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New NFB feature documentaries and more showcased at the 20th-anniversary edition of RIDM. Includes Quebec premieres of films by Alanis Obomsawin, Charles Officer and Tasha Hubbard.

PRESS RELEASE
18/10/2017

October 18, 2017 – Montreal – National Film Board of Canada (NFB)

Fifteen National Film Board of Canada works will be shown at the 20th-anniversary edition of the Montreal International Documentary Festival (RIDM) (November 9-19), including three new NFB feature docs making their Quebec premiere after acclaimed film festival tours: Alanis Obomsawin’s Our People Will Be Healed, Charles Officer’s Unarmed Verses, and Tasha Hubbard’s Birth of a Family.

As previously announced, Céline Baril’s 24 Davids has been chosen by RIDM as its Opening Night film. The festival’s Canadian Feature Competition will play host to Mathieu Roy’s co-production The Dispossessed (Lowik Media Productions/Mira Films/NFB/SRF Schweizer Radio und Fernsehen/SRG SSR), while the National Short and Medium-length Competition features Asinnajaq’s Three Thousand.

“The NFB is honoured to again be a part of RIDM, as the festival marks its 20th year,” said Claude Joli-Coeur, NFB Chairperson. “The festival has been a trailblazer in ensuring that great non-fiction storytelling has a place on the big screen, establishing itself as an essential destination for documentary filmmakers and film lovers, here in the heart of Montreal.”

As part of its 20th-anniversary events, RIDM will be screening three classic Quebec-produced NFB feature docs. The festival will be offering screenings of timeless NFB animation for families as well, and festival goers can also try out The Enemy, a new NFB augmented-reality app by photojournalist Karim Ben Khelifa.

What’s more, the NFB will once again take part in Doc Circuit Montréal, the festival’s market for documentary filmmakers.

Three Quebec premieres of NFB feature documentaries

The 50th film from Alanis Obomsawin in the 50th year of a legendary filmmaking career, Our People Will Be Healed takes audiences inside the Helen Betty Osborne Ininiw Education Resource Centre, an innovative N-12 school in the remote Cree community of Norway House, 800 kilometres north of Winnipeg, whose educators and programs are helping First Nations children to learn, thrive, and grow up strong and proud.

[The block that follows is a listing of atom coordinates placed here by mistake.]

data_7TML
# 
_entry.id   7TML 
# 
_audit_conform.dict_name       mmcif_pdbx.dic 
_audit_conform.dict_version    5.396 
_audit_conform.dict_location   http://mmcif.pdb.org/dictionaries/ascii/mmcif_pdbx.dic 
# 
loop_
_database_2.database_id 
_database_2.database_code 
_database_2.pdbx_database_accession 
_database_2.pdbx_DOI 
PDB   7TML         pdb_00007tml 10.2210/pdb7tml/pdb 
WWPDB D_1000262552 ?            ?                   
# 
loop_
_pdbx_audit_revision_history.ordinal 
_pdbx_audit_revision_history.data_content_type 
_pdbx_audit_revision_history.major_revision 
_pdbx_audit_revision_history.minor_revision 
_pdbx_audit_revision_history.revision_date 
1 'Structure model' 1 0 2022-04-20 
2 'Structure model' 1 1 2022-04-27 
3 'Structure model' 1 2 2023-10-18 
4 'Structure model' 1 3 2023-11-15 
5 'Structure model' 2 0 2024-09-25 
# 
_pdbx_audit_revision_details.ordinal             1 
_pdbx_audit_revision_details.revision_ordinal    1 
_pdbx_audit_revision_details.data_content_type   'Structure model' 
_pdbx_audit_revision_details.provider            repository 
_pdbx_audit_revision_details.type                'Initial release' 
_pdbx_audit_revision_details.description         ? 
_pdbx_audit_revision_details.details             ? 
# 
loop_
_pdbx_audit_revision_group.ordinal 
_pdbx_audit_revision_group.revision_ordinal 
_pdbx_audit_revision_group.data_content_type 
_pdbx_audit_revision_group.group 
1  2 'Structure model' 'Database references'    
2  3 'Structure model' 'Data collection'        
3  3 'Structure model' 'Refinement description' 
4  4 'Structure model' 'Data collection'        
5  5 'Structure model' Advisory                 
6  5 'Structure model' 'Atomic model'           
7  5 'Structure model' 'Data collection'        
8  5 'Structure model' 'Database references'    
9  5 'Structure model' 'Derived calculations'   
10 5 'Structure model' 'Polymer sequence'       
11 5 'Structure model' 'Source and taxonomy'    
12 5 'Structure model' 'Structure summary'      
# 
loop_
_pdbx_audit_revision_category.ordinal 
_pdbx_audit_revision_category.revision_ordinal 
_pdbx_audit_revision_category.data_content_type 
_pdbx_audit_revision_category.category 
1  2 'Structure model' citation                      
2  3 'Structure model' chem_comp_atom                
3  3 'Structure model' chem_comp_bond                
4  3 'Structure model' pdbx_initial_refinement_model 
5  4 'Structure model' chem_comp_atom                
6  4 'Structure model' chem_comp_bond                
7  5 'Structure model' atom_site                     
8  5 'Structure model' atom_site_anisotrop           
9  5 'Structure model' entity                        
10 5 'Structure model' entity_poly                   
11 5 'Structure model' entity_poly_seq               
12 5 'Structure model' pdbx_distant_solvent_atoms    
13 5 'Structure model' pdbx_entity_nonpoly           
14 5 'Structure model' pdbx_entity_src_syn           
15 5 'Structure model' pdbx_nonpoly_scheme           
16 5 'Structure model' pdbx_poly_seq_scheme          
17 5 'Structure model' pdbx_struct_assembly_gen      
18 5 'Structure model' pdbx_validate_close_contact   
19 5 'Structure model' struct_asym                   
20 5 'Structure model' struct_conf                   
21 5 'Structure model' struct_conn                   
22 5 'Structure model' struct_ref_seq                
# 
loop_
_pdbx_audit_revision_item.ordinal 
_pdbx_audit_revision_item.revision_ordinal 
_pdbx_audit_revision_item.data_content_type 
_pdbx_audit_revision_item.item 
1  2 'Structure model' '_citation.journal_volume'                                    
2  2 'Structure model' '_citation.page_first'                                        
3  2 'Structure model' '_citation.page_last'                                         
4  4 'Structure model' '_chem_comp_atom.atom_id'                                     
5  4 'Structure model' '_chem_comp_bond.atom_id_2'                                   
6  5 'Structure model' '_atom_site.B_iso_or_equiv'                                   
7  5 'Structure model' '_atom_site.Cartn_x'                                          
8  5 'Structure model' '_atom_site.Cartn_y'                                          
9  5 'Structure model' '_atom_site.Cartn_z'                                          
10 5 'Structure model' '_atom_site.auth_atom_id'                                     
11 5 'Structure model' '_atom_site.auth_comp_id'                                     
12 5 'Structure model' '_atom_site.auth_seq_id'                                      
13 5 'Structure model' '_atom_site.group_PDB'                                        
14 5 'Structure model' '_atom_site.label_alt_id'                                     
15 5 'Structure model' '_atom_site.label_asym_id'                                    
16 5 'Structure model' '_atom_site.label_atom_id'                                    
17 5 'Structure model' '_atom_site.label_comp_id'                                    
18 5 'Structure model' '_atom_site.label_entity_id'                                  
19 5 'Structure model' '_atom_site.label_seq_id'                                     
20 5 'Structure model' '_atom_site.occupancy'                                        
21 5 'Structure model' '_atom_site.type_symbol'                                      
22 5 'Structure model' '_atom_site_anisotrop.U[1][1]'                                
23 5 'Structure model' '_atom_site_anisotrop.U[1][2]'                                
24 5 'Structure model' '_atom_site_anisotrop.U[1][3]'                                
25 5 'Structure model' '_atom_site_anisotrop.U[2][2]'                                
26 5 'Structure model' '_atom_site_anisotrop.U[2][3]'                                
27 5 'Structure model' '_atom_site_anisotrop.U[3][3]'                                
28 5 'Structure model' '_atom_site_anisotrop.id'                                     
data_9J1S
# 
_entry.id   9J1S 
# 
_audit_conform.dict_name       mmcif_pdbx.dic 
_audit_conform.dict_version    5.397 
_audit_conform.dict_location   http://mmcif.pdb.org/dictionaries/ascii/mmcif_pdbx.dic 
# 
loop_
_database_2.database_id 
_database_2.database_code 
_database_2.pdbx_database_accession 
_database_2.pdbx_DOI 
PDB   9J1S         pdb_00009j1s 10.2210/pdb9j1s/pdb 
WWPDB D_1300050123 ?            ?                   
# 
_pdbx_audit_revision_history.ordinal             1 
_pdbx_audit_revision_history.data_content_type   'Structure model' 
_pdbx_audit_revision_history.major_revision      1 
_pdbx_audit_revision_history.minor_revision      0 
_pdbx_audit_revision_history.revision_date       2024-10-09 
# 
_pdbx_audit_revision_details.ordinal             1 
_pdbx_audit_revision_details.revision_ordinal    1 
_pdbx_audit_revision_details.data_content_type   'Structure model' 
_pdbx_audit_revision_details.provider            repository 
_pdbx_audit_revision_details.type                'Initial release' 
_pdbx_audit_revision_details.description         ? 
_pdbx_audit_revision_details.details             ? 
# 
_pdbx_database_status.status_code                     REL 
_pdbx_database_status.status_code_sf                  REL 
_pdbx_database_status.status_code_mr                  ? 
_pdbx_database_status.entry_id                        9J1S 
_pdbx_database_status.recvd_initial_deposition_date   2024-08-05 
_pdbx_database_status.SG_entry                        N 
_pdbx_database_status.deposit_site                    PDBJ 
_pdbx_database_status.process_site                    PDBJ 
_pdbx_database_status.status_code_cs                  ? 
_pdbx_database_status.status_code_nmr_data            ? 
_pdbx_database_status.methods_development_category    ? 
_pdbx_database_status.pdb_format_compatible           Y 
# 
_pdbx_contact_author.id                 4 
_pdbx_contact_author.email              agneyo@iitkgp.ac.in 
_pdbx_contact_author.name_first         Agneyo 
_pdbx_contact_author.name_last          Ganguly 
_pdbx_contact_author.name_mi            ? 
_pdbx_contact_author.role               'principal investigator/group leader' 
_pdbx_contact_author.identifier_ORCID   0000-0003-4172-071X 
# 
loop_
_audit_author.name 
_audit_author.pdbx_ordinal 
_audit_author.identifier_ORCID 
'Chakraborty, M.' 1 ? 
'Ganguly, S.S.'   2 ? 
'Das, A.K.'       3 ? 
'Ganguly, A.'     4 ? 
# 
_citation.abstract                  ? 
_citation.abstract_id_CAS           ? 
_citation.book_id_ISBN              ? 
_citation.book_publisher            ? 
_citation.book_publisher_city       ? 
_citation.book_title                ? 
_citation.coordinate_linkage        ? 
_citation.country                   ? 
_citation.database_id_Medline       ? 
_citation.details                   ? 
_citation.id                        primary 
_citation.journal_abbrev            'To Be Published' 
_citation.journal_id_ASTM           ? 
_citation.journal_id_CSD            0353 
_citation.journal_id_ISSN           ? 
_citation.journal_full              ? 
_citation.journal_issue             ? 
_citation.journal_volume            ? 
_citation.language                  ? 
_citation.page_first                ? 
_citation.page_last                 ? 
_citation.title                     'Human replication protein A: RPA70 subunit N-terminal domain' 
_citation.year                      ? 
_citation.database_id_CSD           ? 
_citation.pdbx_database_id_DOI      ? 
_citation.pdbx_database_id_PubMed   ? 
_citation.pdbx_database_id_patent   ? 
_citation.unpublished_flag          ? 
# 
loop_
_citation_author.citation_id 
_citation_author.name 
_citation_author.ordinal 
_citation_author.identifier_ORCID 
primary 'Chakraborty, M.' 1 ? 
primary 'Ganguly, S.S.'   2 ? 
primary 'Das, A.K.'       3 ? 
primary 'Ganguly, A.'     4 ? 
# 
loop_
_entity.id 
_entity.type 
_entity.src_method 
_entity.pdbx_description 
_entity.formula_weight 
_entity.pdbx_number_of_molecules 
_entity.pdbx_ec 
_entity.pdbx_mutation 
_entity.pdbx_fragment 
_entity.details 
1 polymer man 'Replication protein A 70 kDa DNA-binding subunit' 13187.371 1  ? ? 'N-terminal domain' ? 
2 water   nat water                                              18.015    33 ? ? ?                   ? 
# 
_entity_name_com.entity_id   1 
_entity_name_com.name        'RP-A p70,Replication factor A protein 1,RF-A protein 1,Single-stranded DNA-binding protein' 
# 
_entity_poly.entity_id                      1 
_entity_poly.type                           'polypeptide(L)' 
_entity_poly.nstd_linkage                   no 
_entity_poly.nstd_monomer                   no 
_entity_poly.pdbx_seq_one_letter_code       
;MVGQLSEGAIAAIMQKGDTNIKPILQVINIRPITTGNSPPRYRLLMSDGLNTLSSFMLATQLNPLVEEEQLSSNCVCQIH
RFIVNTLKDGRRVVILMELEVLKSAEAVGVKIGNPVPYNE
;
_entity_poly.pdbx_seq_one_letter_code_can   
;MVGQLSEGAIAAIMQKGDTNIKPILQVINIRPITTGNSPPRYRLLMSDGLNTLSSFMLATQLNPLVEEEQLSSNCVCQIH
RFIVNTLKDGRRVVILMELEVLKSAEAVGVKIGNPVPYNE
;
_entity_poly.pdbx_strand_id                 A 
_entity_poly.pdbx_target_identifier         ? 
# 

Our People Will Be Healed is the latest in a cycle of films by Obomsawin that explore First Nations rights in Canada. The series began with her 2012 Donald Brittain Award-winning The People of the Kattawapiskak River and continued with Hi-Ho Mistahey! (2013), Trick or Treaty? (2014) and We Can’t Make the Same Mistake Twice (2016). It will also continue with Obomsawin’s 51st film, Jordan’s Principle (working title), now underway.

Named Best Canadian Feature Documentary at Hot Docs and Best Canadian Documentary at the Vancouver International Film Festival, Charles Officer’s Unarmed Verses offers a thoughtful and vivid portrait of marginalized residents in Toronto’s north-east end facing imposed relocation. At the centre of the film is the remarkably astute and luminous Francine Valentine, whose poignant observations about life, the soul, and the power of art give voice to those rarely heard in society. Unarmed Verses is produced by Lea Marin and executive produced by Anita Lee for the NFB’s Ontario Studio.

Directed by Tasha Hubbard and written by Hubbard and Betty Ann Adam, Birth of a Family follows three sisters and a brother, adopted as infants into separate families across North America, as they meet together for the first time. Separated as part of Canada’s Sixties Scoop, in which 20,000 Indigenous children were removed from their families and placed into foster care or adopted into white homes, the four are now all in middle age, with no shared memories. Together, they piece together their history, deepen their connections and take the first steps in building their family. Birth of a Family is produced by Bonnie Thompson and executive produced by David Christensen for the NFB’s North West Studio in Edmonton.